In my message book, that is composed that $ceNH3$ is a base. They stated the reason for this is that it produces $ceOH-$ ions in water. They stated this reaction:

$ceNH3 + H2O -> NH4OH$

So That"s why, they claimed that it is a base.

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But in a neutralization reaction, discussed by our teacher,

Acid + base = Salt + water

So, if $ceNH3$ is a base then,it need to be,

Acid + $ceNH3$ = Salt + Water

But it does not happen. Once reacting v acid, the doesn"t develop water.

For example,

$ceNH3 + HCl -> NH4Cl$

-- Reference

Again,

$ceNH3 + H2SO4 -> (NH4)2SO4$

-- Reference

So the is not creating water in the neutralization reaction. Hence, I"m confused whether it is base or not.


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Your difficulties are caused by using the Arrhenius theory, i m sorry is based on electrolytic dissociation.

According to the Arrhenius definition, acids room compounds the dissociate and also release hydrogen ion $(ceH+)$ into the solution:$$ceHCl -> H+ + Cl-$$Bases are defined as compounds that dissociate and release hydroxide ion $(ceOH-)$ right into the solution:$$ceNaOH -> Na+ + OH-$$The assets of a neutralization reaction of one acid v a base room a salt and also water:$$ceHCl + NaOH -> NaCl + H2O$$This definition works for metal hydroxides such as $ceNaOH$, which can exist as pure compounds. However, the doesn’t work for bases such together $ceNH3$.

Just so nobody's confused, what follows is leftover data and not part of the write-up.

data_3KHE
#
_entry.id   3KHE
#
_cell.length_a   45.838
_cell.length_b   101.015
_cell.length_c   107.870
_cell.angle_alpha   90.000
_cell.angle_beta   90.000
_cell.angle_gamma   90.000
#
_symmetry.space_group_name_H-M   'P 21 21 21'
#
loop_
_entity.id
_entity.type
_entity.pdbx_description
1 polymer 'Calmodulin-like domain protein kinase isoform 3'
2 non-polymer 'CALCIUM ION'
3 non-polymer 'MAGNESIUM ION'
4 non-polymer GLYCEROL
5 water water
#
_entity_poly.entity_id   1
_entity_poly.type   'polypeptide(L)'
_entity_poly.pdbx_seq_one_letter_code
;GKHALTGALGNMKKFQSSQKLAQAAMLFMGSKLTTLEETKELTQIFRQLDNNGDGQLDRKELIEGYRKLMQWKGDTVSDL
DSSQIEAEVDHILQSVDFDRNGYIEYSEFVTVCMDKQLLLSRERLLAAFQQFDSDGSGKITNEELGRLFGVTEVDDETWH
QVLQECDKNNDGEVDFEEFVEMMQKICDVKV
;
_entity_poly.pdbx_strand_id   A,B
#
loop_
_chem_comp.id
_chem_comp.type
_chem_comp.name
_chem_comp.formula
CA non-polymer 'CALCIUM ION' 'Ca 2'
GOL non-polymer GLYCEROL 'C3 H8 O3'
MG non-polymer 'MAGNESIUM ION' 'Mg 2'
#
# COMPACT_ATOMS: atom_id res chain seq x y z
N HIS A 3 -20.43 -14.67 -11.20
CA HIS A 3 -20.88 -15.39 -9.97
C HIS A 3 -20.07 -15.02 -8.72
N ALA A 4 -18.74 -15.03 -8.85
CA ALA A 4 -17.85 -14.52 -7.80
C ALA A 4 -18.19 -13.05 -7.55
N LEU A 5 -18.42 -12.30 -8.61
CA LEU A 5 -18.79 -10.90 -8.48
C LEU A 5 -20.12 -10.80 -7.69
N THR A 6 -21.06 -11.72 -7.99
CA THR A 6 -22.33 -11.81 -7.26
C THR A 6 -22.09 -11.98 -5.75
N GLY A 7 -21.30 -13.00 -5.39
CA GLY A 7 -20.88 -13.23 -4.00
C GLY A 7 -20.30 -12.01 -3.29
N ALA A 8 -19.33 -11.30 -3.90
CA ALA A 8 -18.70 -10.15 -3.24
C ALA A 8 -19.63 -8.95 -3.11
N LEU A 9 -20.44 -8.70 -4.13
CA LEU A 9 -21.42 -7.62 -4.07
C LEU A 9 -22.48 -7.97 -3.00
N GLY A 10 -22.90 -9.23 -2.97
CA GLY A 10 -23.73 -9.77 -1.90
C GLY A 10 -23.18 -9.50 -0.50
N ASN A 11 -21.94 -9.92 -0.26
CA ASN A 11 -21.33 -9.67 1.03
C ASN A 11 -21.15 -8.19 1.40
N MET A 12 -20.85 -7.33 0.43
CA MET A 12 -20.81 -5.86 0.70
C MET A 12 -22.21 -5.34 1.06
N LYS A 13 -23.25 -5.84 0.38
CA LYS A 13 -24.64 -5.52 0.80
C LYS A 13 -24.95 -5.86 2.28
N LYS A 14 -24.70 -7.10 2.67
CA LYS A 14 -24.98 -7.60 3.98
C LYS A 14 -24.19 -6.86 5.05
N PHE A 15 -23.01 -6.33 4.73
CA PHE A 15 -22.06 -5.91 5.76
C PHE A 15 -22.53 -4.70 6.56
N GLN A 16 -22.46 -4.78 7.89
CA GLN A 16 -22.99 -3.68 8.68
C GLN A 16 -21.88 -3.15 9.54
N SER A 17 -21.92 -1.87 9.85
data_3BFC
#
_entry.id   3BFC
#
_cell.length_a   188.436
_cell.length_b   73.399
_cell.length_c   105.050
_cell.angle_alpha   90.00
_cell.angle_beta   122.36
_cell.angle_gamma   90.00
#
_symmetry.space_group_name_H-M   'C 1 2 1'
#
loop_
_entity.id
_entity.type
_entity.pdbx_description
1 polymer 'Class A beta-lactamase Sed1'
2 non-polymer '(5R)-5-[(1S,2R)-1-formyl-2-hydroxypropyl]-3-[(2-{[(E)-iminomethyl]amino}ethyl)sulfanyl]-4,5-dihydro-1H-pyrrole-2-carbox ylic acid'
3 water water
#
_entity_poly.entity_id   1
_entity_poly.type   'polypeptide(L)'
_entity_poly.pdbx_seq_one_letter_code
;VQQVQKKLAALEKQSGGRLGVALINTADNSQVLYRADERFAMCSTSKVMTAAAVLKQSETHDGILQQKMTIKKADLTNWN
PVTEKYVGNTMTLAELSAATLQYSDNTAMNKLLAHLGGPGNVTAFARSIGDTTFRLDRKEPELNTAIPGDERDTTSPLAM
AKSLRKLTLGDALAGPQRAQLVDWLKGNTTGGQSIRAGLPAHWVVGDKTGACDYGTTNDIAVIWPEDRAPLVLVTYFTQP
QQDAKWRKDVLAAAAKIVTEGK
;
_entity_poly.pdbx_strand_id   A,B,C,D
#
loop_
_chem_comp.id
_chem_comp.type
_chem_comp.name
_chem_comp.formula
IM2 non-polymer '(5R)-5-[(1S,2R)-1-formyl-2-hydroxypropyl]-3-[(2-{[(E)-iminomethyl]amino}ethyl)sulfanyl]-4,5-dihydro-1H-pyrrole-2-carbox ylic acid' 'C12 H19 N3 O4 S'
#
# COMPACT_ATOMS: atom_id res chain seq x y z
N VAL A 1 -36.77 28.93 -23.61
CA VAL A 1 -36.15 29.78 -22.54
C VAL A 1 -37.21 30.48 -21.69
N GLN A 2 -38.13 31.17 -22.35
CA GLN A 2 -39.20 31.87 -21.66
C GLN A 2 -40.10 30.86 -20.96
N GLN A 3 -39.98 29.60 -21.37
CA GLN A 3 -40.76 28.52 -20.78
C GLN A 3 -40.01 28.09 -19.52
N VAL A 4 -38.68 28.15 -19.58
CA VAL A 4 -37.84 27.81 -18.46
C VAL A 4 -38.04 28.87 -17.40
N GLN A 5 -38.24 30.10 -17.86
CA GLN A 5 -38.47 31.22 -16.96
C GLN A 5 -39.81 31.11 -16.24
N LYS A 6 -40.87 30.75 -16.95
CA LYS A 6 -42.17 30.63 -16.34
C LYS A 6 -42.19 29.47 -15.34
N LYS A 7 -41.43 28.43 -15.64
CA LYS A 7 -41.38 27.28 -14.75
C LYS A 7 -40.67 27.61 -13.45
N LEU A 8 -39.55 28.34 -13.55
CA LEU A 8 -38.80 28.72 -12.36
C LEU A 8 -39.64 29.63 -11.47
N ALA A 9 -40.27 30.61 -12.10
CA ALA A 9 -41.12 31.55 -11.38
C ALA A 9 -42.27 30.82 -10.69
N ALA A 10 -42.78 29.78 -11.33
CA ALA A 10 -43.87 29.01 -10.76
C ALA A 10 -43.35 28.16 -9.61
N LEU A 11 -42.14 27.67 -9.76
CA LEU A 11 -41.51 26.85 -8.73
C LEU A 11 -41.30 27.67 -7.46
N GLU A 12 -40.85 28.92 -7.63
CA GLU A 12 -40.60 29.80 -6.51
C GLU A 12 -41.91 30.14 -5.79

In stimulate to resolve this difficulty for $ceNH3$, the fictitious compound “ammonium hydroxide” $ceNH4OH$ was proposed (see also this associated answer). Assuming this formula, the Arrhenius meanings of bases and also neutralization reactions job-related again:$$ceNH4OH -> NH4+ + OH-$$$$ceHCl + NH4OH -> NH4Cl + H2O$$However, ammonium hydroxide cannot be isolated; the fictitious solid compound does no exist. Nevertheless, the misleading timeless name “ammonium hydroxide” is quiet widely provided for services of ammonia in water.

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In order come really settle your difficulties with $ceNH3$, you need to switch native the an interpretation of bases according to the Arrhenius theory to the meaning of bases according to the Brønsted–Lowry theory.